• FIG. 1 shows an electrical connector 100 currently known in the art. The electrical connector 100 can have a first end 110 and a second end 160 that are coupled to each other. The electrical connector end 110 can include a shell 111, an insert 150, a number of electrical coupling features 130, and a coupling sleeve 121. The shell 111 (also generally referred to as an electrical chamber 111) can include at least one wall 112 that forms a cavity 119. The shell 111 can be used to house some or all of the other components (e.g., the insert 150, the electrical coupling features 130) of the electrical connector end 110 within the cavity 119. The shell 111 can include one or more of a number of coupling features (e.g., slots, detents, protrusions) that can be used to connect the shell 111 to some other component (e.g., the shell 161 of a complementary electrical connector end 160) of an electrical connector and/or to an enclosure (e.g., a junction box, a panel). The shell 111 can be made of one or more of a number of materials, including but not limited to metal and plastic. The shell 111 can be made of one or more of a number of electrically conductive materials and/or electrically non-conductive materials. The shell 111 can include an extension 158 that couples to a portion (e.g., the body 173) of a complementary coupling sleeve (e.g., coupling sleeve 159). Also, the shell 111 can have an end 105 that is opposite the end in which the insert 150 is disposed.
  • The insert 150 can be disposed within the cavity 119 of the shell 111. One or more portions of the insert 150 can have one or more of a number of coupling features. Such coupling features can be used to couple and/or align the insert 150 with one or more other components (e.g., the inner surface 113 of the shell 111) of the electrical connector end 110. As an example, a recessed area (e.g., a notch, a slot) can be disposed in the outer perimeter of the insert 150. In such a case, each coupling feature can be used with a complementary coupling feature (e.g., a protrusion) disposed on the shell 111 to align the insert 150 with and/or mechanically couple the insert 150 to the shell 111.
  • The insert 150 can include one or more apertures that traverse through some or all of the insert 150. For example, there can be one or more apertures (hidden from view by the electrical coupling features 130, described below) disposed in various locations of the insert 150. In such a case, if there are multiple apertures, such apertures can be spaced in any of a number of ways and locations relative to each other. In certain example embodiments, one or more of the apertures can have an outer perimeter that is larger than the outer perimeter of the electrical coupling features 130. In such a case, there can be a gap between an electrical coupling feature 130 and the insert 150.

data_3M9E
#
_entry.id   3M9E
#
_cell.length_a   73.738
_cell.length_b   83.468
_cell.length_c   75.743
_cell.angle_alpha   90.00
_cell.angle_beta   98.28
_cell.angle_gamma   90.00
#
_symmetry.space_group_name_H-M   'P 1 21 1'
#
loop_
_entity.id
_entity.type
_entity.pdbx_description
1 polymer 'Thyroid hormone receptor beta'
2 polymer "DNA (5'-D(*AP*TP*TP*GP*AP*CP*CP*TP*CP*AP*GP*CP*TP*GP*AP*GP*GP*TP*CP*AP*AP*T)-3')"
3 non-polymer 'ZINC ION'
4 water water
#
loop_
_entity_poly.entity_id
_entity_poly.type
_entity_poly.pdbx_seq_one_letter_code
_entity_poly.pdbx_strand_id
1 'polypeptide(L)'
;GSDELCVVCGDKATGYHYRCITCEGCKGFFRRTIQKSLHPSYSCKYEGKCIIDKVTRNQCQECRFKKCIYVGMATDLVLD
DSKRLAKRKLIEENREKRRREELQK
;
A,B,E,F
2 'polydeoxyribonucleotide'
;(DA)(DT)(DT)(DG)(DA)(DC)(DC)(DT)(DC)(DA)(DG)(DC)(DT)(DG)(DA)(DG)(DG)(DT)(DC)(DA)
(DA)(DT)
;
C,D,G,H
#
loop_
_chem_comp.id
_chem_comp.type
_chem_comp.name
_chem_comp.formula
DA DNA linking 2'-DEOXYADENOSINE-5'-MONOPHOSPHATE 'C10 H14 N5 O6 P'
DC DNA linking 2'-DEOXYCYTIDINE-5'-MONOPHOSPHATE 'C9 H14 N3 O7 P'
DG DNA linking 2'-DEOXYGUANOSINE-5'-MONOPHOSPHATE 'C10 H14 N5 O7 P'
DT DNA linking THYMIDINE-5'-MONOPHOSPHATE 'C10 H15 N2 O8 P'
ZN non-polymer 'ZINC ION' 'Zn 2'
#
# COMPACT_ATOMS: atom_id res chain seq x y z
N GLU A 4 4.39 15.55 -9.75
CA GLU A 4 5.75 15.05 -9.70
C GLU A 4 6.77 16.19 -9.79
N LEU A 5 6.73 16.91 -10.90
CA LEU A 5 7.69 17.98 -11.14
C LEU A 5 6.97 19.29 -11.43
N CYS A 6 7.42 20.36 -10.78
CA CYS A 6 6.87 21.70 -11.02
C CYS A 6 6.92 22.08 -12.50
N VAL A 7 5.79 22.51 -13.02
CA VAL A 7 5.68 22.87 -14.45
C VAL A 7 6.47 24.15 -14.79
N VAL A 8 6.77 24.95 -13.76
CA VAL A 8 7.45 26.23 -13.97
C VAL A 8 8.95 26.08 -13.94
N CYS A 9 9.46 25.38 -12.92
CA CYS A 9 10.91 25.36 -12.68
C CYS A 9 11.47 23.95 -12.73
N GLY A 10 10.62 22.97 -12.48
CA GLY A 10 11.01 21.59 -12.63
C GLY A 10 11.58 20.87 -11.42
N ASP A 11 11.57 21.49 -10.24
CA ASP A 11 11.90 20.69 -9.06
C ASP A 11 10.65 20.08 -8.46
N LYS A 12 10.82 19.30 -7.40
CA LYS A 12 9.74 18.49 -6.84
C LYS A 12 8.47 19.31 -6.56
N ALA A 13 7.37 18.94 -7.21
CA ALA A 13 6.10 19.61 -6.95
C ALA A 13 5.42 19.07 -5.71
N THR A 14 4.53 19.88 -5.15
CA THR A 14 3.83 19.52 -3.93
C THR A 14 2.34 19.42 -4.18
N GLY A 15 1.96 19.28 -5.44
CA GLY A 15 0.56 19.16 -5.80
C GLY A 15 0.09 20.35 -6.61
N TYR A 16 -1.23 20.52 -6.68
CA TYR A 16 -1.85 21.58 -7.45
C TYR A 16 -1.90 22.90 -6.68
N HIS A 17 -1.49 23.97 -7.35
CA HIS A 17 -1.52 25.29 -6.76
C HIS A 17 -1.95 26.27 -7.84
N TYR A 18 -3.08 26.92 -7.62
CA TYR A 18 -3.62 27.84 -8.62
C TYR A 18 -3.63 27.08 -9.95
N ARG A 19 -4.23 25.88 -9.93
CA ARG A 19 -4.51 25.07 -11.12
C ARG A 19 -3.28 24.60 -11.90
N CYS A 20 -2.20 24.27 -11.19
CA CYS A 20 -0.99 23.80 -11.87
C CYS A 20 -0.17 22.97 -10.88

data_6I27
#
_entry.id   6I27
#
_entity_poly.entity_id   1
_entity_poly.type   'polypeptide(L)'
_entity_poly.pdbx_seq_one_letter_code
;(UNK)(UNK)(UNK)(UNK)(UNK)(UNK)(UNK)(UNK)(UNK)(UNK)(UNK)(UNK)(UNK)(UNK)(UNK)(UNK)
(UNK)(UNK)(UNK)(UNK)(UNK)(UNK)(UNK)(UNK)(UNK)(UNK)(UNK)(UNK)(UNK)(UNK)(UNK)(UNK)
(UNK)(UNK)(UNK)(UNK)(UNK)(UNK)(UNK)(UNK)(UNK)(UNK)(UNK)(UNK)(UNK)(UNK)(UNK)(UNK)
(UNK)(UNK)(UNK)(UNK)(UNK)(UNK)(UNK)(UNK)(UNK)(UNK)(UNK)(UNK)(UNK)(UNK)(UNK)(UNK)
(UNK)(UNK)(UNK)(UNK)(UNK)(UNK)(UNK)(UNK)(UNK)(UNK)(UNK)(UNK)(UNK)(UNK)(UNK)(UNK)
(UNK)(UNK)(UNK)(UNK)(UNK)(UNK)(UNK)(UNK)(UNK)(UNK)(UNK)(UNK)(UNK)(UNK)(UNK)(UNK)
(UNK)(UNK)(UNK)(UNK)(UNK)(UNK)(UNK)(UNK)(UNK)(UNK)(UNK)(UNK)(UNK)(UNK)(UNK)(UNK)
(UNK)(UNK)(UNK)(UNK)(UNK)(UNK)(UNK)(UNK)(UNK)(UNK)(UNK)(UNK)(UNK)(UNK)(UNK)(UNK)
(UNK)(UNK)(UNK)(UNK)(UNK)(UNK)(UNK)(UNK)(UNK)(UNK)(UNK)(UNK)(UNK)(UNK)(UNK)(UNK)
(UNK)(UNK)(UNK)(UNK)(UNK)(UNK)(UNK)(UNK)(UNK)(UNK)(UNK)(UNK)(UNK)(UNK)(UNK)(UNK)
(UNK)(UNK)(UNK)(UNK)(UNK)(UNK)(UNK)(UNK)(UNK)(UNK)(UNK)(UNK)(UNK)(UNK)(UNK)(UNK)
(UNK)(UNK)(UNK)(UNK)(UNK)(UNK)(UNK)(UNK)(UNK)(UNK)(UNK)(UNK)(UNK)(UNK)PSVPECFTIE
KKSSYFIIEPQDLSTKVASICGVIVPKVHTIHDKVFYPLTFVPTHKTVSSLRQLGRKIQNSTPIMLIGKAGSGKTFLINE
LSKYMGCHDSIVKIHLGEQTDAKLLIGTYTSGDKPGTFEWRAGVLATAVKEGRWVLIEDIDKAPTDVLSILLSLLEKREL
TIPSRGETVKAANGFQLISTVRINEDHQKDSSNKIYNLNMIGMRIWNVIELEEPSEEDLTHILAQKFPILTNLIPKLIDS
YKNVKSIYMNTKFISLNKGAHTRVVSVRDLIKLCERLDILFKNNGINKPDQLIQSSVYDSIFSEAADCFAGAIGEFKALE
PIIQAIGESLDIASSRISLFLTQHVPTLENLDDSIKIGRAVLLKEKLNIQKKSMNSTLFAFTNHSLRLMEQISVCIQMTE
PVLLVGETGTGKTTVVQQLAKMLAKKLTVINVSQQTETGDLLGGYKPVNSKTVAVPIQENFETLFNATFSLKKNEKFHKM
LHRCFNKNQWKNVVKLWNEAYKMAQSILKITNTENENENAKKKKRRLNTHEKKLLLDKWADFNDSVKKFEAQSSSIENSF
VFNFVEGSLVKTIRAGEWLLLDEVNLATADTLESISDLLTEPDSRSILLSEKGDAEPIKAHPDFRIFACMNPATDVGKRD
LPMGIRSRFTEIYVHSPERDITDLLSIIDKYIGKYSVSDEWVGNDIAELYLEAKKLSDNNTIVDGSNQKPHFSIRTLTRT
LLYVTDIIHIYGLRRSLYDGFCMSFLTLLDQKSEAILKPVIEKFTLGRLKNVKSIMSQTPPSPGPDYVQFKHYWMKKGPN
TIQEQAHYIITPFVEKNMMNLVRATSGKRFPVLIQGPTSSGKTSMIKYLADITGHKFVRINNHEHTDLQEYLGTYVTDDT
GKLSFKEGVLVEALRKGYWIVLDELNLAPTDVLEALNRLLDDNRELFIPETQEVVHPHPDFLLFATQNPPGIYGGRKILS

• The one or more apertures for the electrical coupling features 130 can be pre-formed when the insert 150 is created. In such a case, the electrical coupling features 130 can be post-inserted into the respective apertures of the insert 150. Alternatively, the insert 150 can be overmolded around the electrical coupling features 130. The insert 150 can be made of one or more of a number of materials, including but not limited to plastic, rubber, and ceramic. Such materials can be electrically conductive and/or electrically non-conductive.
  • The one or more electrical coupling features 130 can be made of one or more of a number of electrically conductive materials. Such materials can include, but are not limited to, copper and aluminum. Each electrical coupling feature 130 is configured to mechanically and electrically couple to, at one (e.g., distal) end (hidden from view), one or more electrical conductors, and to mechanically and electrically couple to, at the opposite (e.g., proximal) end, another portion (e.g., complementary electrical coupling features) of an electrical connector. Any of a number of configurations for the proximal end and the distal end of an electrical coupling feature 130 can exist and are known to those of ordinary skill in the art. The configuration of the proximal end and/or the distal end of one electrical coupling feature 130 of the electrical connector end 110 can be the same as or different than the configuration of the proximal end and/or the distal end of the remainder of electrical coupling features 130 of the electrical connector end 110.
  • The electrical coupling features 130 can take on one or more of a number of forms, shapes, and/or sizes. Each of the electrical coupling features 130 in this case is shown to have substantially the same shape and size as the other electrical coupling features 130. In certain example embodiments, the shape and/or size of one electrical coupling feature 130 of an electrical connector end 110 can vary from the shape and/or size of one or more other electrical coupling features 130. This may occur, for example if varying amounts and/or types of current and/or voltage are delivered between the electrical coupling features 130.
  • One or more electrical cables (not shown) can be disposed within the cavity 119. Each electrical cable can have one or more electrical conductors made of one or more of a number of electrically conductive materials (e.g., copper, aluminum). Each conductor can be coated with one or more of a number of electrically non-conductive materials (e.g., rubber, nylon). Similarly, an electrical cable having multiple conductors can be covered with one or more of a number of electrically non-conductive materials. Each conductor of an electrical cable disposed within the cavity 119 can be electrically and mechanically coupled to an electrical coupling feature 130.